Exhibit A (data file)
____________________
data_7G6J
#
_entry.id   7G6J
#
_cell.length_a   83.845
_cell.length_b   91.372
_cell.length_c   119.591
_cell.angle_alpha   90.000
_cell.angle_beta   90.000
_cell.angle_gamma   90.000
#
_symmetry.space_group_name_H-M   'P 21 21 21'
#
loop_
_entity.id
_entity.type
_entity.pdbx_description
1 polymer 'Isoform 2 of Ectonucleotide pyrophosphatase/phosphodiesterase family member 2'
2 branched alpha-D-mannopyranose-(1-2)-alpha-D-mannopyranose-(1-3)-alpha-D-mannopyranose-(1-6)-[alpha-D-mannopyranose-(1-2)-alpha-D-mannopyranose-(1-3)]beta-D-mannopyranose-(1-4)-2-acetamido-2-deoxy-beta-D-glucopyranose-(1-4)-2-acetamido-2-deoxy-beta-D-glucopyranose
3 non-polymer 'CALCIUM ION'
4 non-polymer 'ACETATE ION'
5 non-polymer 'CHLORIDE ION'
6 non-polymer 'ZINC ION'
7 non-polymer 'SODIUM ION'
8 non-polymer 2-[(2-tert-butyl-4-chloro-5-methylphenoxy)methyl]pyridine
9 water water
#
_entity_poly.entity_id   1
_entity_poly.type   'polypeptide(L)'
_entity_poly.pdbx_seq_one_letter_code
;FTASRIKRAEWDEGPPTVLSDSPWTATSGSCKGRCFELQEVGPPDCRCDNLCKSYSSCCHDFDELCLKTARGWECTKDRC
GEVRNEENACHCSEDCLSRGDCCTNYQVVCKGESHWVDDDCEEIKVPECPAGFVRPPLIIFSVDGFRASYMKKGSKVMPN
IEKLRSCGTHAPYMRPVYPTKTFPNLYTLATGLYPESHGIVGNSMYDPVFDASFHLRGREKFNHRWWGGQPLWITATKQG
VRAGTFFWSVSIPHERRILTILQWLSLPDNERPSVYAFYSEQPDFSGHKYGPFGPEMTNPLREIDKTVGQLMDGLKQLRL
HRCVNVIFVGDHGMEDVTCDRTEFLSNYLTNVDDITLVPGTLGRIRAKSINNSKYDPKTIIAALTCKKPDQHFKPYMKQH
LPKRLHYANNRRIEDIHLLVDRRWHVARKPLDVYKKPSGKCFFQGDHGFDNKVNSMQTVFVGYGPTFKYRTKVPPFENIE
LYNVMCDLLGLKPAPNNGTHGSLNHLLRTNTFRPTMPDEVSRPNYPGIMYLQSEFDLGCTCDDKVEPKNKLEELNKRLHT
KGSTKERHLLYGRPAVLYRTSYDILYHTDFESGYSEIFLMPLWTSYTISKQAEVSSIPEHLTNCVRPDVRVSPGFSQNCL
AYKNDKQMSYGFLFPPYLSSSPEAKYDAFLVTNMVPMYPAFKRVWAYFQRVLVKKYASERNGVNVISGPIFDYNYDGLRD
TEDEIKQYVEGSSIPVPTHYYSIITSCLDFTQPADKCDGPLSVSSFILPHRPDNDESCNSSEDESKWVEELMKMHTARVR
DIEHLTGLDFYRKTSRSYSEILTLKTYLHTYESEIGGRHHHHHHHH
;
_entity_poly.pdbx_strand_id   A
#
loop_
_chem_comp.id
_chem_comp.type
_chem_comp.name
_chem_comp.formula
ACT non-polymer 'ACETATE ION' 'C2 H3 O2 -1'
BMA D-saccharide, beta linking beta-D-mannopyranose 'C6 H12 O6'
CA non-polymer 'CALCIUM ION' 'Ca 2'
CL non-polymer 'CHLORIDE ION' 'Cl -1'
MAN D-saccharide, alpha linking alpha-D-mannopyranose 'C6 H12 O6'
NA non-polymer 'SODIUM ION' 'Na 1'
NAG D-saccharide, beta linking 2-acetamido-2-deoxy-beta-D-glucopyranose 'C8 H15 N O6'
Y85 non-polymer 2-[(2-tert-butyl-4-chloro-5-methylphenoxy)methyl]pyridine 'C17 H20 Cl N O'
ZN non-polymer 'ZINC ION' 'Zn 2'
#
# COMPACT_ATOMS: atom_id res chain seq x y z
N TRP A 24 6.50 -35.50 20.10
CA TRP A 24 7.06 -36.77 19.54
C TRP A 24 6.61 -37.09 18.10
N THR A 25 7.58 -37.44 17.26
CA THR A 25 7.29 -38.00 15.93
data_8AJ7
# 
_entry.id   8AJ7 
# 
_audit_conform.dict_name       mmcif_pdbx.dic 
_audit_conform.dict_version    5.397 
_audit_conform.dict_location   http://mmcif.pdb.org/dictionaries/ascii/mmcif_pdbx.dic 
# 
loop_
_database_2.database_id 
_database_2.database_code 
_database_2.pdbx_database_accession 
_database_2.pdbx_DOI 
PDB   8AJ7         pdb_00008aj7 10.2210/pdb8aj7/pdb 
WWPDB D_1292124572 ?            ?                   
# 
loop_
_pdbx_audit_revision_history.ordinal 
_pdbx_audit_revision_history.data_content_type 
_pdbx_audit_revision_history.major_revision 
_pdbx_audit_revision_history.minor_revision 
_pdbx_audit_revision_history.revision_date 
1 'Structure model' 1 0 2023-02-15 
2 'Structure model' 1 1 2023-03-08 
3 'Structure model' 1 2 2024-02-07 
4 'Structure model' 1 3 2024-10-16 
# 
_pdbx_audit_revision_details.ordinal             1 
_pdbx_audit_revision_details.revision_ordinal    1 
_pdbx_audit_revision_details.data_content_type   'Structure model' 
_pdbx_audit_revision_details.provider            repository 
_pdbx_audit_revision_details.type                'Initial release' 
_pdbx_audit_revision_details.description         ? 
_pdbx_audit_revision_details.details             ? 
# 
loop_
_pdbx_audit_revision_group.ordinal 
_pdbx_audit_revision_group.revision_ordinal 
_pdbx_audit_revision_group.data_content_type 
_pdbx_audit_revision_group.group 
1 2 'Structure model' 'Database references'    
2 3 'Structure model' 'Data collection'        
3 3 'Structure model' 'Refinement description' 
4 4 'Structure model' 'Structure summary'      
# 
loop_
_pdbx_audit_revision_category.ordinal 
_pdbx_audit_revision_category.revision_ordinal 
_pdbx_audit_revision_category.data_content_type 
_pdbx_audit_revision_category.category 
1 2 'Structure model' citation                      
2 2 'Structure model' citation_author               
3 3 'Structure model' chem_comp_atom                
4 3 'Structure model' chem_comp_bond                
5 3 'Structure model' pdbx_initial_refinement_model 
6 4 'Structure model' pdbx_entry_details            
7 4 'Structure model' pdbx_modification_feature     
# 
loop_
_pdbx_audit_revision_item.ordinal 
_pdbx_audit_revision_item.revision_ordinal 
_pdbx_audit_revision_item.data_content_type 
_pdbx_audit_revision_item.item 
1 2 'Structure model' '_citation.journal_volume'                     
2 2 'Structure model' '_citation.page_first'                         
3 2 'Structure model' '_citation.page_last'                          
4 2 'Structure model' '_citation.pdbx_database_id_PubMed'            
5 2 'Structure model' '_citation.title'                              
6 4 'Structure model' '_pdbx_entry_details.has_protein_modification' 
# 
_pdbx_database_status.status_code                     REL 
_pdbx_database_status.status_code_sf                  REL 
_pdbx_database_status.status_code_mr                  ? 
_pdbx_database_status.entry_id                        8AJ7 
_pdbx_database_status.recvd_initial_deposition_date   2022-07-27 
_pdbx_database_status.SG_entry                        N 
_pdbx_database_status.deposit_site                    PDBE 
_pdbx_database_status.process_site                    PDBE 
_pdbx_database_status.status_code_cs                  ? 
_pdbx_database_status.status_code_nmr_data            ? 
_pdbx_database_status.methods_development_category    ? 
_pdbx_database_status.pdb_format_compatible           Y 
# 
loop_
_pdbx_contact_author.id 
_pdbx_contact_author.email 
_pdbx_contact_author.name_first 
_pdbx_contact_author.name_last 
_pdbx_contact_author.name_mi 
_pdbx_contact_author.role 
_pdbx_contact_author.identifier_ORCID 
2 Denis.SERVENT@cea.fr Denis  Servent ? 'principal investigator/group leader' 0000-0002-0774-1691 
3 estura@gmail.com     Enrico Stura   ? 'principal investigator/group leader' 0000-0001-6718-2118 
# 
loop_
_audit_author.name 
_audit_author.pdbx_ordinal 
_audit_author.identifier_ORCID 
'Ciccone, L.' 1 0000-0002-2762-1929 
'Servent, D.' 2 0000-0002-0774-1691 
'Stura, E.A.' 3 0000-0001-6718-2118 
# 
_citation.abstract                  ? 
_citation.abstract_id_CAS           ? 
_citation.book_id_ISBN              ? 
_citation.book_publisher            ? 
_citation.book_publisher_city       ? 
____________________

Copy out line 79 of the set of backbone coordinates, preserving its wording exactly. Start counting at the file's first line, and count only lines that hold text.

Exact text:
PDB   8AJ7         pdb_00008aj7 10.2210/pdb8aj7/pdb 